Technical Analysis

The Picture of Imbalance

In my early days, I was always fascinated by the gap in the financial system between those who know what they are doing and profit, and those who don’t and lose money. It was really fascinating, big strong institutions made so much money and were correct most of the time. At the same time, retail traders and investors were equally wrong most of the time and lost tons of money. If I could just figure out how and why an institution made the trading decisions they did, maybe one day I could reap the same rewards was my thinking. I also spent time figuring out why retail traders performed so poorly, that was actually very easy to do. Without going into too much detail, I also realized that most retail traders and investors learned to speculate in markets the exact same way and commit the same simple mistakes over and over that inevitably led to their consistent losses which in turn became an institution’s profits. One thing I have paid close attention to in my many years of writing articles is to make sure I did not spend much time writing about popular concepts and strategies that most people learn and use. If I did, there would be no point in reading the article because those popular strategies tend to lead to losses, not profits.

To accomplish this however means suggesting ideas, concepts, and strategies that sometimes fly in the face of conventional wisdom. What I have found over the years is that simply questioning anything conventional often exposes a flaw and most importantly, opens the door of opportunity so many search for but never find.

Today, let’s question conventional wisdom when it comes to price, market timing, volume, and time itself. Specifically, I am referring to what happens to price at key market turning points. The goal of any market speculator is to identify where and when the market is going to turn, before it turns and where it is going to go, before it goes there. That is the only way to truly attain low risk, high reward, and high probability trading opportunities. To make a long story short, markets turn at price levels where supply and demand are “most” out of balance. In other words, the more out of balance supply and demand is at a price level, the stronger and more probable the turn in price. So, how do we identify these levels on a price chart? Today, let’s focus on one specific issue when it comes to identifying key supply and demand levels because as we know, this is where prices turn. Time and volume are two important issues when it comes to conventional Technical Analysis. For example, the Technical Analysis books tell us when looking for key “support” and “resistance” levels, we should look for areas on the chart that have “plenty” of trading activity, many candles on the screen, and “heavy” volume. They strongly suggest we should look for support and resistance levels that have many candles in the area and above average volume. This type of level on a chart to the eye does look good but is this the best answer when attempting to identify key market turning points, a supply and demand imbalance?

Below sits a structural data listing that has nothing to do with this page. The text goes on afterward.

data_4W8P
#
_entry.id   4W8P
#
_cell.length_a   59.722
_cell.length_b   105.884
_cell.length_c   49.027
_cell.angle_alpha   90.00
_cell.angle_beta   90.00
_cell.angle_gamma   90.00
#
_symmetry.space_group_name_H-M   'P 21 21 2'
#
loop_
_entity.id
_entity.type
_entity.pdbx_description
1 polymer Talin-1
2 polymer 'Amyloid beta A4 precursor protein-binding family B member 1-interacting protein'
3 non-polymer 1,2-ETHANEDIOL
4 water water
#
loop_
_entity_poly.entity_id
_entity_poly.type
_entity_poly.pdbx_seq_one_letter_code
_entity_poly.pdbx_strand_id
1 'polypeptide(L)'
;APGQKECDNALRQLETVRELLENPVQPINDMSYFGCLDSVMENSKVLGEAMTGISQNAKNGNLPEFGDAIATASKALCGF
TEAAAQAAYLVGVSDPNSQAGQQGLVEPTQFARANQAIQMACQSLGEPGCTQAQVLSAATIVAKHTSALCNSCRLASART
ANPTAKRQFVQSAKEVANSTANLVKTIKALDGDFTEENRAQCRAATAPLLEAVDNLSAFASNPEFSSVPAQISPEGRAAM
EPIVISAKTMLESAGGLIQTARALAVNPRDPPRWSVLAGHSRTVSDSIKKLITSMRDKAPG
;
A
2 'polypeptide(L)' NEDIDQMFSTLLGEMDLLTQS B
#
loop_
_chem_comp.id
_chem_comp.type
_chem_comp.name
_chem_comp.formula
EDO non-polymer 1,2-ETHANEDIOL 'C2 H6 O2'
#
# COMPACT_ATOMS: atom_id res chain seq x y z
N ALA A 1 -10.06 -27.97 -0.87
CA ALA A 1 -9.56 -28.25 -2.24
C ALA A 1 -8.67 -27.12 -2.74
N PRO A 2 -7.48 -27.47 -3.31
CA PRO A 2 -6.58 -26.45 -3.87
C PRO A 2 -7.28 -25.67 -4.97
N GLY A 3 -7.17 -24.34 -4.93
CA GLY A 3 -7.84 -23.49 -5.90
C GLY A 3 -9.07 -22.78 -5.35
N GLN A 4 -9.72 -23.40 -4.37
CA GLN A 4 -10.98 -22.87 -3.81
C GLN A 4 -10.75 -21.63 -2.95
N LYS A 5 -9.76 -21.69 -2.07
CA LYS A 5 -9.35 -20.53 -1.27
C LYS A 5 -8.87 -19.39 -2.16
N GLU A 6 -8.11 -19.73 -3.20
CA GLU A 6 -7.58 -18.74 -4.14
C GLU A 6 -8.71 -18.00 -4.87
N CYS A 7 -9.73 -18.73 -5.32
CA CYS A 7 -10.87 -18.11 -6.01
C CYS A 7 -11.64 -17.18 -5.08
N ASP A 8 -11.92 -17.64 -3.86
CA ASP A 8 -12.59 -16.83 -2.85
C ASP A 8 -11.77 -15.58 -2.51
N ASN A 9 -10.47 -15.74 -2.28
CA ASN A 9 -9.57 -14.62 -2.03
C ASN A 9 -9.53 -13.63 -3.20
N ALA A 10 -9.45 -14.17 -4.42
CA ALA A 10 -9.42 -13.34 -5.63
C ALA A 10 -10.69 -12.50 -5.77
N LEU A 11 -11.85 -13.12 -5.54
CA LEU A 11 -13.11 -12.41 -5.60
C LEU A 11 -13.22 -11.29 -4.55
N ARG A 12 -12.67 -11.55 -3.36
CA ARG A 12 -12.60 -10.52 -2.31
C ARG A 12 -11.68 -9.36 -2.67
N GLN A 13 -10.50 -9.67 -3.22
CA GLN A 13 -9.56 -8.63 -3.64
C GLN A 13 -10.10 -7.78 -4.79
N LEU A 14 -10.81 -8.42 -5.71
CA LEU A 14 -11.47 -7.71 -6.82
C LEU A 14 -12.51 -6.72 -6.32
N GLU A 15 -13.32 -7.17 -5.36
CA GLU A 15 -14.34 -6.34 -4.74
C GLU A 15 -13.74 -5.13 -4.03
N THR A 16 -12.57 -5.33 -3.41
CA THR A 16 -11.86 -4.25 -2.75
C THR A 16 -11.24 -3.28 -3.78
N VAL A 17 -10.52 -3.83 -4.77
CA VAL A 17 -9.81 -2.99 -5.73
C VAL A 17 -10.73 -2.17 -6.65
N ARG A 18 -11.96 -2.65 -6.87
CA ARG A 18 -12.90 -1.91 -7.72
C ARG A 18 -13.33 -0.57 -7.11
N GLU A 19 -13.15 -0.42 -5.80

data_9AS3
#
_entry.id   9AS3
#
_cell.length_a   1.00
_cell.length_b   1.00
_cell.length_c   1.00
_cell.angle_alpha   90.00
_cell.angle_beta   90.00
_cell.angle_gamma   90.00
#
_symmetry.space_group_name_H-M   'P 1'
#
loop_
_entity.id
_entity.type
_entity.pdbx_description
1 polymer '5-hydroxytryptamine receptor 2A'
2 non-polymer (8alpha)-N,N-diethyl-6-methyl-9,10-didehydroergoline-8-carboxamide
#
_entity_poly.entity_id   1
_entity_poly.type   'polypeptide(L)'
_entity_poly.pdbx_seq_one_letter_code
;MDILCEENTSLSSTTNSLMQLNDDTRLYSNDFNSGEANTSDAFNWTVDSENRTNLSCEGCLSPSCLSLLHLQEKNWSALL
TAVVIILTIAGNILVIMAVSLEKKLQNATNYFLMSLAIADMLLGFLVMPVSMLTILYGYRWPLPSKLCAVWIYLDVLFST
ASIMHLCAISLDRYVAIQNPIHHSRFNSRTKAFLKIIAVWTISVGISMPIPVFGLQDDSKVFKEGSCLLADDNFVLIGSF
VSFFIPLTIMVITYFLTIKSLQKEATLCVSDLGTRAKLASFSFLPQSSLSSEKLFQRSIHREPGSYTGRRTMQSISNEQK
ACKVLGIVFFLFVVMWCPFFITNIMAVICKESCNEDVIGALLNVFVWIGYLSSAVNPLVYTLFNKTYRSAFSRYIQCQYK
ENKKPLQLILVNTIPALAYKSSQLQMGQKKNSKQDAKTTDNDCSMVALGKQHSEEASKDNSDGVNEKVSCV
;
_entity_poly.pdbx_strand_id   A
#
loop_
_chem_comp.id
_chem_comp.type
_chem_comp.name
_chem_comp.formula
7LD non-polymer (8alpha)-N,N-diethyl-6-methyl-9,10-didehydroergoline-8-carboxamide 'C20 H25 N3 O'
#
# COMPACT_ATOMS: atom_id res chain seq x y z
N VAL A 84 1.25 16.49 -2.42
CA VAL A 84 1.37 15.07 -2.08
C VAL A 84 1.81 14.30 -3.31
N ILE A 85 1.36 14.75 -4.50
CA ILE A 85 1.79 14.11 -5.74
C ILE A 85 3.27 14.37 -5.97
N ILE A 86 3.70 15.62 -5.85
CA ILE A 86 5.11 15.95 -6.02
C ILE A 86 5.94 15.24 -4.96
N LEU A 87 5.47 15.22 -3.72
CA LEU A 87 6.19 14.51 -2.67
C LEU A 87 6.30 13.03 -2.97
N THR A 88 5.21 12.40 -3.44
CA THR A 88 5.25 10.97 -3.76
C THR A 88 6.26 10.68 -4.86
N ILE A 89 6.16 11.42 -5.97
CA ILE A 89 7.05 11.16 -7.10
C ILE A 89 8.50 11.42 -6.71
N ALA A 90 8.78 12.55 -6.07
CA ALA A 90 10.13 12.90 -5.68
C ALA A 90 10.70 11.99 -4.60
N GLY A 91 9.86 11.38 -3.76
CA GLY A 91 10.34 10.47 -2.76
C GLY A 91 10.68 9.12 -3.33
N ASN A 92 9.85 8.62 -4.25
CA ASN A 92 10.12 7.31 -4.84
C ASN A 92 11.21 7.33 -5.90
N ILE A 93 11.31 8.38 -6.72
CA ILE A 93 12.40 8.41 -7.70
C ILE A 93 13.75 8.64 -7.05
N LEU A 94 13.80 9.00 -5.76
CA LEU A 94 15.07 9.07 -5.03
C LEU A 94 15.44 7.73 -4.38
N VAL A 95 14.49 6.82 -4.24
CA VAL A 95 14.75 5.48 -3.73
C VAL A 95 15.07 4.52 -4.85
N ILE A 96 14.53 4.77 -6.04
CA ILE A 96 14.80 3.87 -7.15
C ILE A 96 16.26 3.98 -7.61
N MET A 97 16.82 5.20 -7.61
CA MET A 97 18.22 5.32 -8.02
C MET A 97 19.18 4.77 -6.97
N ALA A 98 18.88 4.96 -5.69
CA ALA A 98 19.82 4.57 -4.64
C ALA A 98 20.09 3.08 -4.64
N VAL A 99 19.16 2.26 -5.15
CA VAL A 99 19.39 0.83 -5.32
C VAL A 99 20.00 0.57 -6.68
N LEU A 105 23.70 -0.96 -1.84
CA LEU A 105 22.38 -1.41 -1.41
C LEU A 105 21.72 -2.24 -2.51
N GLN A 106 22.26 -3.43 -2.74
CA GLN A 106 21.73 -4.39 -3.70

When you think the simple logic through, I think you will find that actually, conventional Technical Analysis has it wrong and the real answer is actually the opposite. We just concluded that the most significant turns in price will happen at price levels where supply and demand are most out of balance. Think about it, at price levels where supply and demand are most “out of balance,” will you see lots of trading activity or very little trading activity? If you said very little, you are correct. This is because of the big supply and demand imbalance. At that same price level, you have the potential for the most activity but the reason you don’t get much trading activity is because all that potential is on one side of the market, the buy (demand) or sell (supply) side. So, what does this picture look like on a price chart? It’s not many candles on a screen like conventional technical analysis suggests, it’s actually very few. Furthermore, this picture is not going to include above average volume, it’s going to be very low volume most of the time.

The chart below represents exactly what I am suggesting in this piece. The circled area with many candles is what conventional technical analysis would suggest is a strong “resistance” level. This is because of the high amount of trading activity, the many candles on the screen, and so on. When price does rally up to that level, it does stall and stay there for a bit because there is some supply at that level. However, with that much trading activity at that level, there CAN’T be a significant supply and demand imbalance.

Eventually price rallies up through that level and reaches an area of congestion most people would ignore. They would ignore it because they would think there is so little trading activity there, it can’t be a good level. That my friends is EXACTLY why it is a strong supply level but people don’t think that was because of conventional technical analysis. As you can hopefully now understand, that lack of activity is what makes it such a strong demand level.

a strong demand level

Always remember, we don’t care about where price traded, which is what charts show us clearly. What we do care about is where price could NOT trade at or when it traded there, it was only for a very short period of time. In other words, we are not looking for filled orders which is what charts show us, we are looking for significant unfilled orders. This is the key to low risk, high reward, and high probability trading and investing. As I have said before, don’t be afraid to question something everyone believes to be true. If something doesn’t make logical sense, there is probably a better answer that does. By thinking the simple logic through, you will almost always arrive at truth.